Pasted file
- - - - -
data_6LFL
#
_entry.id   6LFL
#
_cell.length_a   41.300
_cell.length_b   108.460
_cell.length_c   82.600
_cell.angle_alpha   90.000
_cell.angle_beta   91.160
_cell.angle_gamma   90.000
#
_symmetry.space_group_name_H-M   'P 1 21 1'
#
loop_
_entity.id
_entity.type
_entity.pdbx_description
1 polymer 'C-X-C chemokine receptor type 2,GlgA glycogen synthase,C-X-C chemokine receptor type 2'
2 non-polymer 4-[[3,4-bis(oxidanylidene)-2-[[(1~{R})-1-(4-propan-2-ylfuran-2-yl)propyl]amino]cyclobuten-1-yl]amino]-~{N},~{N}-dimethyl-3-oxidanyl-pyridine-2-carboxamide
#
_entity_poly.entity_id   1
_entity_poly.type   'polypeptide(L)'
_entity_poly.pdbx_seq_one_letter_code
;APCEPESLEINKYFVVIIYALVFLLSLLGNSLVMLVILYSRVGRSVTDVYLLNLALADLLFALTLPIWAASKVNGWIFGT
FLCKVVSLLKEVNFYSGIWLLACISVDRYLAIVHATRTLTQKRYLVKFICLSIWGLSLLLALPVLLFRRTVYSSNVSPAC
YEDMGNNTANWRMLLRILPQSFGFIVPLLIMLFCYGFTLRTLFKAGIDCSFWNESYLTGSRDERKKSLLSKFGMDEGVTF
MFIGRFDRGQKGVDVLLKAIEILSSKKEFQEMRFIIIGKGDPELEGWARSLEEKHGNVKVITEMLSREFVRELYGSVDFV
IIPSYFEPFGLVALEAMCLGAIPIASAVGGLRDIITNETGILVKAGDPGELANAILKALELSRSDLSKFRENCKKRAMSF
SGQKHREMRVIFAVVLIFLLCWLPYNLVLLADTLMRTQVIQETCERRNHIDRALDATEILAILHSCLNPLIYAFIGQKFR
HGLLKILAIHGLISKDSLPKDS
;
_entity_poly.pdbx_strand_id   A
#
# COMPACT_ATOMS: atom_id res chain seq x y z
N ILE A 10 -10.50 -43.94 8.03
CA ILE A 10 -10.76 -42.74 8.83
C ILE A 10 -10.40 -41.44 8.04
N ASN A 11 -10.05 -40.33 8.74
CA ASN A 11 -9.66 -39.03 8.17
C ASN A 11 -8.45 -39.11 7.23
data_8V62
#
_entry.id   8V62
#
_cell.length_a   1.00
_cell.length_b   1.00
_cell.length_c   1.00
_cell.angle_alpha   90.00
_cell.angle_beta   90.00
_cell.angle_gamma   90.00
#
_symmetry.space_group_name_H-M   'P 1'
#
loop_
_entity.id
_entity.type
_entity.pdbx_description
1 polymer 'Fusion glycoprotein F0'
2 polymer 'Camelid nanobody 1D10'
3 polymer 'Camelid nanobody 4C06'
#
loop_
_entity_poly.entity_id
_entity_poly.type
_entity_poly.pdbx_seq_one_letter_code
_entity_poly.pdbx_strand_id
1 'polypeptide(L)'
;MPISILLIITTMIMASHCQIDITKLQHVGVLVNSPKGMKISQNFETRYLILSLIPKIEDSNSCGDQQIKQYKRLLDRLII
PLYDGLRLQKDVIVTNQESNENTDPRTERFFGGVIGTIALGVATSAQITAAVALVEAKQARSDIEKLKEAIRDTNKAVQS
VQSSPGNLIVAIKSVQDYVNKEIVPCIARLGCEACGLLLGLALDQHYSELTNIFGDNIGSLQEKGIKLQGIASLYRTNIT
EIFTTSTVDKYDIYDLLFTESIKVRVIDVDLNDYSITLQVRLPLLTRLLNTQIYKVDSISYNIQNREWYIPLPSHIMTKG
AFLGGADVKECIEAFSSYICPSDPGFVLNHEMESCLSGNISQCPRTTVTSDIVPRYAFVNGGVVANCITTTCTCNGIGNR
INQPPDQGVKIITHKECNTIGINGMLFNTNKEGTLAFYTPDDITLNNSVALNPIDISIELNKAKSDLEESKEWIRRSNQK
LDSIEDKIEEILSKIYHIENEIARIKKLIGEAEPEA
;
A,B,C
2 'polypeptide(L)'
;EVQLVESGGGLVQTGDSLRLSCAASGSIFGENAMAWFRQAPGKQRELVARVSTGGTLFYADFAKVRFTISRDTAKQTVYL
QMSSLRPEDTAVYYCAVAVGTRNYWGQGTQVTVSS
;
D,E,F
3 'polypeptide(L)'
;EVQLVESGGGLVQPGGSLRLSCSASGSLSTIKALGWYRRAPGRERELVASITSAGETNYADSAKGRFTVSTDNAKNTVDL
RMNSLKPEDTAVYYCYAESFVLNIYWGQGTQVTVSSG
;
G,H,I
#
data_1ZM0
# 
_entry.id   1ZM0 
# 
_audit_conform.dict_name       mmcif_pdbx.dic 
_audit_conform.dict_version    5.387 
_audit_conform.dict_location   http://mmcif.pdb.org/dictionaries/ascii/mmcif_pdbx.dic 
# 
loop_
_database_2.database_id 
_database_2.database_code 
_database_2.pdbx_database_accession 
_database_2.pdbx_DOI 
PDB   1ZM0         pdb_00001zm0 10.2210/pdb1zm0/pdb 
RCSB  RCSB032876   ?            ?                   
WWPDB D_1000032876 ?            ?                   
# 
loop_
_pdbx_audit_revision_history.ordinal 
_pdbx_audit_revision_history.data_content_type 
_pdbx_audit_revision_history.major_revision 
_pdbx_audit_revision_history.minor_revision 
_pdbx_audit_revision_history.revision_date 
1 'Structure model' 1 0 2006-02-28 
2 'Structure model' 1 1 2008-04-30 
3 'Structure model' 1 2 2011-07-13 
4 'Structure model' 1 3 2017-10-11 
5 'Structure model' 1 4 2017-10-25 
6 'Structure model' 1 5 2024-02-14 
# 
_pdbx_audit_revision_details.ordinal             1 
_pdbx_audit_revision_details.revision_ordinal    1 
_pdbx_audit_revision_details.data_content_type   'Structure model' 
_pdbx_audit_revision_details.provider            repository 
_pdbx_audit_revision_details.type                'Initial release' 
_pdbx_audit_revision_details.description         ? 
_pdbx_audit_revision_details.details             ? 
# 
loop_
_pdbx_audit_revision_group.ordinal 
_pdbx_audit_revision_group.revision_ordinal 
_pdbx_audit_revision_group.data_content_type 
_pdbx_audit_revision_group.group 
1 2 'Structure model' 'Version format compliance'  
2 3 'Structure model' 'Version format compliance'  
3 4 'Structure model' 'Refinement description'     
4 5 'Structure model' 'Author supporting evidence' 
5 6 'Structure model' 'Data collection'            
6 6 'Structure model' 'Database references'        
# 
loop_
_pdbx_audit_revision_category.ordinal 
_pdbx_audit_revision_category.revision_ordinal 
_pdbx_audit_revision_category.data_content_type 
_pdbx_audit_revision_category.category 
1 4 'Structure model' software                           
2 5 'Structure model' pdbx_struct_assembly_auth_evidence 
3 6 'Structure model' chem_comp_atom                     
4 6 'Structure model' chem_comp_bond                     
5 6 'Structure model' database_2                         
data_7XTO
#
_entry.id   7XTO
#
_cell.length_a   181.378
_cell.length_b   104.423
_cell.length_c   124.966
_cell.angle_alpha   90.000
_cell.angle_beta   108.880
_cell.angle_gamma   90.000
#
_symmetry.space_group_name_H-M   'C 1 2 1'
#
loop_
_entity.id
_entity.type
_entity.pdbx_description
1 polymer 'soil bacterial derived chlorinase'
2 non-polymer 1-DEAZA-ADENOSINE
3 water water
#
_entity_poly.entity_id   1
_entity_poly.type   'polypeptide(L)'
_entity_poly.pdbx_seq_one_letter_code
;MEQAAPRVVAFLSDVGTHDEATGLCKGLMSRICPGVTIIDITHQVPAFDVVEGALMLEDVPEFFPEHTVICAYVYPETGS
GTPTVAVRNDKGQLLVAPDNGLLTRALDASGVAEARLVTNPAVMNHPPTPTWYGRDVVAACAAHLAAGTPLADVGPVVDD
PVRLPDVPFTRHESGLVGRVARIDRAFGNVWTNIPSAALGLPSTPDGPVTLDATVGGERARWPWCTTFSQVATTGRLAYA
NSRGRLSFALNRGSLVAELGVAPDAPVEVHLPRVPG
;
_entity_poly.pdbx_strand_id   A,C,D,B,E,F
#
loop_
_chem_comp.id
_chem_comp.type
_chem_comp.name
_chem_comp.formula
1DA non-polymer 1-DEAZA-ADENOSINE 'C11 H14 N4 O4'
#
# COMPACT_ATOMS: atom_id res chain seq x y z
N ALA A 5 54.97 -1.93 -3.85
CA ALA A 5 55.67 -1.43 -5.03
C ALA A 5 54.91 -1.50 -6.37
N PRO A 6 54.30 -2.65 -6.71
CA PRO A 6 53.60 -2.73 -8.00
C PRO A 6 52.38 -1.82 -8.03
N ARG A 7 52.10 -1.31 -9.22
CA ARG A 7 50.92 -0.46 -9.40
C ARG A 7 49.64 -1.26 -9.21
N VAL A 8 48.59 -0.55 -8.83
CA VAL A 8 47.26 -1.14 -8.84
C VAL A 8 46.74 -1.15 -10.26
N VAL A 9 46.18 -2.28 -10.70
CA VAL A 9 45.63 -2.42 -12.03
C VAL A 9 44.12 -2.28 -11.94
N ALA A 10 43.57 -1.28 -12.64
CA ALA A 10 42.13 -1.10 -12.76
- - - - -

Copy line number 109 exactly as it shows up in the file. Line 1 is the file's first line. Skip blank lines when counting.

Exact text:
_pdbx_audit_revision_history.minor_revision 